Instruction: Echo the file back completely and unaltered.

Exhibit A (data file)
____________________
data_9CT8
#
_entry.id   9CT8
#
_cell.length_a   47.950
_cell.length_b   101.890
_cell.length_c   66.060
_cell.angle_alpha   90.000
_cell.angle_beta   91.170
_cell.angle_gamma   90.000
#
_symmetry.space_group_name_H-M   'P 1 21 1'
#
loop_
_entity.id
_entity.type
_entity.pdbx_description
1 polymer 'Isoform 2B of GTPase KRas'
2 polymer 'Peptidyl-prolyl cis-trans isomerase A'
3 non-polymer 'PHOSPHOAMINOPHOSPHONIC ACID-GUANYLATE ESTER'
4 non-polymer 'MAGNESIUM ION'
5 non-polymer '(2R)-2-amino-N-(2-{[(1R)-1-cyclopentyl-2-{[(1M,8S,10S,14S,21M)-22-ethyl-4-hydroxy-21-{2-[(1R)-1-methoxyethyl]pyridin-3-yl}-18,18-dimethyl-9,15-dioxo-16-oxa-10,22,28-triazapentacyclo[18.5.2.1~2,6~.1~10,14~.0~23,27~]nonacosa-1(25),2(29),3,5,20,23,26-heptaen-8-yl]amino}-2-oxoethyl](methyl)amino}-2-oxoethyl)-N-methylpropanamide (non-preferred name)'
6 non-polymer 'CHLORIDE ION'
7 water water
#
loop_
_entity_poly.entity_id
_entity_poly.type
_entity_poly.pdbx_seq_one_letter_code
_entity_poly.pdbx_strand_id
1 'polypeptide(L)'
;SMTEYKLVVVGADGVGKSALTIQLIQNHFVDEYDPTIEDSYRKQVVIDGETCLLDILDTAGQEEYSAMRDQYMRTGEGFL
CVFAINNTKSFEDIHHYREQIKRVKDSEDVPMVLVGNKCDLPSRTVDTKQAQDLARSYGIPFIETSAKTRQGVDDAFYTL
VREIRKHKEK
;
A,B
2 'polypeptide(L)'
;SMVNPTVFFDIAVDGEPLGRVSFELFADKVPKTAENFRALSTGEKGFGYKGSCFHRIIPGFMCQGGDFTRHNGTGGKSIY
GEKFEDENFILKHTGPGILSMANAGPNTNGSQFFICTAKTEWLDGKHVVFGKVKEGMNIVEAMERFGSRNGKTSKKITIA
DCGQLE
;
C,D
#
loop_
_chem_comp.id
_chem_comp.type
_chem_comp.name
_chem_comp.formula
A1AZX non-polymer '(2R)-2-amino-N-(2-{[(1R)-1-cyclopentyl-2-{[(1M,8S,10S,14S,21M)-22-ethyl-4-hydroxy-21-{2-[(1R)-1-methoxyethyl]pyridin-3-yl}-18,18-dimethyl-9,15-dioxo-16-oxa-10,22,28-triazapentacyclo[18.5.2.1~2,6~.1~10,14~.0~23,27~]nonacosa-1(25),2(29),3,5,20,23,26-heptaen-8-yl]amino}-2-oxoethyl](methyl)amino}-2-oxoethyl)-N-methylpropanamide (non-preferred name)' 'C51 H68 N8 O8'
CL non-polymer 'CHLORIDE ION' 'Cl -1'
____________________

data_9CT8
#
_entry.id   9CT8
#
_cell.length_a   47.950
_cell.length_b   101.890
_cell.length_c   66.060
_cell.angle_alpha   90.000
_cell.angle_beta   91.170
_cell.angle_gamma   90.000
#
_symmetry.space_group_name_H-M   'P 1 21 1'
#
loop_
_entity.id
_entity.type
_entity.pdbx_description
1 polymer 'Isoform 2B of GTPase KRas'
2 polymer 'Peptidyl-prolyl cis-trans isomerase A'
3 non-polymer 'PHOSPHOAMINOPHOSPHONIC ACID-GUANYLATE ESTER'
4 non-polymer 'MAGNESIUM ION'
5 non-polymer '(2R)-2-amino-N-(2-{[(1R)-1-cyclopentyl-2-{[(1M,8S,10S,14S,21M)-22-ethyl-4-hydroxy-21-{2-[(1R)-1-methoxyethyl]pyridin-3-yl}-18,18-dimethyl-9,15-dioxo-16-oxa-10,22,28-triazapentacyclo[18.5.2.1~2,6~.1~10,14~.0~23,27~]nonacosa-1(25),2(29),3,5,20,23,26-heptaen-8-yl]amino}-2-oxoethyl](methyl)amino}-2-oxoethyl)-N-methylpropanamide (non-preferred name)'
6 non-polymer 'CHLORIDE ION'
7 water water
#
loop_
_entity_poly.entity_id
_entity_poly.type
_entity_poly.pdbx_seq_one_letter_code
_entity_poly.pdbx_strand_id
1 'polypeptide(L)'
;SMTEYKLVVVGADGVGKSALTIQLIQNHFVDEYDPTIEDSYRKQVVIDGETCLLDILDTAGQEEYSAMRDQYMRTGEGFL
CVFAINNTKSFEDIHHYREQIKRVKDSEDVPMVLVGNKCDLPSRTVDTKQAQDLARSYGIPFIETSAKTRQGVDDAFYTL
VREIRKHKEK
;
A,B
2 'polypeptide(L)'
;SMVNPTVFFDIAVDGEPLGRVSFELFADKVPKTAENFRALSTGEKGFGYKGSCFHRIIPGFMCQGGDFTRHNGTGGKSIY
GEKFEDENFILKHTGPGILSMANAGPNTNGSQFFICTAKTEWLDGKHVVFGKVKEGMNIVEAMERFGSRNGKTSKKITIA
DCGQLE
;
C,D
#
loop_
_chem_comp.id
_chem_comp.type
_chem_comp.name
_chem_comp.formula
A1AZX non-polymer '(2R)-2-amino-N-(2-{[(1R)-1-cyclopentyl-2-{[(1M,8S,10S,14S,21M)-22-ethyl-4-hydroxy-21-{2-[(1R)-1-methoxyethyl]pyridin-3-yl}-18,18-dimethyl-9,15-dioxo-16-oxa-10,22,28-triazapentacyclo[18.5.2.1~2,6~.1~10,14~.0~23,27~]nonacosa-1(25),2(29),3,5,20,23,26-heptaen-8-yl]amino}-2-oxoethyl](methyl)amino}-2-oxoethyl)-N-methylpropanamide (non-preferred name)' 'C51 H68 N8 O8'
CL non-polymer 'CHLORIDE ION' 'Cl -1'